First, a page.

The report offers a comprehensive look at the progress made since the financial crisis of 2007-08, which marked the worst recession since the Great Depression. The chart below shows the output per working-age person among the 12 countries that suffered most from the banking crisis.
The chart shows that the United States is just one of two countries where GDP has returned to pre-crisis levels, the other being Germany. The report primarily attributes the U.S. economic recovery to Obama's 2009 stimulus package, known as the American Recovery and Reinvestment Act. The Council of Economic Advisers estimated in the report that the Recovery Act, at a macroeconomic level, saved or created roughly 6 million job-years, where a job-year is defined as "one full-time job for one year."
A host of other jobs measures contributed to the economic recovery, including the extensions of unemployment insurance, the payroll tax cut and other tax cuts for business investment and hiring. The auto industry bailout is also mentioned as part of the broader policy response that put the U.S. economy back on track, as well as investments in social safety net programs that helped keep millions of Americans out of poverty.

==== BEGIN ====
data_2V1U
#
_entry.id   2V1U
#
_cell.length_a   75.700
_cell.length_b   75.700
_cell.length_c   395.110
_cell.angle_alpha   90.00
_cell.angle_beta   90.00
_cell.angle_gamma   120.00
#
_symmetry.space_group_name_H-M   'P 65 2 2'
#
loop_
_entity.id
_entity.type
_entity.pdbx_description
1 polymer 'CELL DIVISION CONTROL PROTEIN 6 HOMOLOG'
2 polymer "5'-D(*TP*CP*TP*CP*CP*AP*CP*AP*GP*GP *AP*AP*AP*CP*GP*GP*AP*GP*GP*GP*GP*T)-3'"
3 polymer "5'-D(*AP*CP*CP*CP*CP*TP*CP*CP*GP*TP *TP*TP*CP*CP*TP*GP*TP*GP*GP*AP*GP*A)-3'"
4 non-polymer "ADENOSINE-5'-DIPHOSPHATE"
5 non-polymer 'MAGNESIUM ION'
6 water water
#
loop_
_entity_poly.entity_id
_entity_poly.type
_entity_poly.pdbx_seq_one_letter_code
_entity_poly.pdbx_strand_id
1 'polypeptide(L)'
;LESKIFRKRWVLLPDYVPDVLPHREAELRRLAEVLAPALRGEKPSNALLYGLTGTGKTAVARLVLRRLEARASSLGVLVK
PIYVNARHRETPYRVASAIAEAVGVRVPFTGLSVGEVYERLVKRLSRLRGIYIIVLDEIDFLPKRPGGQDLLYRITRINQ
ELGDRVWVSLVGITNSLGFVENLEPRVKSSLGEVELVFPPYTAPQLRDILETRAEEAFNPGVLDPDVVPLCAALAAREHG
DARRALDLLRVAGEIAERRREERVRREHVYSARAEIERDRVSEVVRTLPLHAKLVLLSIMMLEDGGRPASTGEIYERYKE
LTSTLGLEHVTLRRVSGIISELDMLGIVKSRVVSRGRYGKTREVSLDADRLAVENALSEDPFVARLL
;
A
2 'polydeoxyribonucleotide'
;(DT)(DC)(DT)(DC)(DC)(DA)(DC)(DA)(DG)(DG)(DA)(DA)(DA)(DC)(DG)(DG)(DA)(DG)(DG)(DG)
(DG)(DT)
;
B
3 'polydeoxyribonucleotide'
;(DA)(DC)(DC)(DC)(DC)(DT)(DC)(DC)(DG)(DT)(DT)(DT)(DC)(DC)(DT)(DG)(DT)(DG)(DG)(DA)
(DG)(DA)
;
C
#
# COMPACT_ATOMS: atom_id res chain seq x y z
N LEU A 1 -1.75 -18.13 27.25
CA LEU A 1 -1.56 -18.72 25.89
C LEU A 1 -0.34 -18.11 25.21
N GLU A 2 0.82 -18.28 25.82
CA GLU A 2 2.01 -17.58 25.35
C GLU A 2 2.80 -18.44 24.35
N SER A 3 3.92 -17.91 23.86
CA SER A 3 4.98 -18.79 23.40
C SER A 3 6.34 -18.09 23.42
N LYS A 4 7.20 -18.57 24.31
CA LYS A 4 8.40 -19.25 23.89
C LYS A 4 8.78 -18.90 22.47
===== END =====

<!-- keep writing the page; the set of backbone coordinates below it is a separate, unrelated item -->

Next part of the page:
"The fact that the United States has been one of the best performing economies in the wake of the crisis supports the view that the full set of policy interventions in the United States made a major difference in averting a substantially worse outcome," the report states.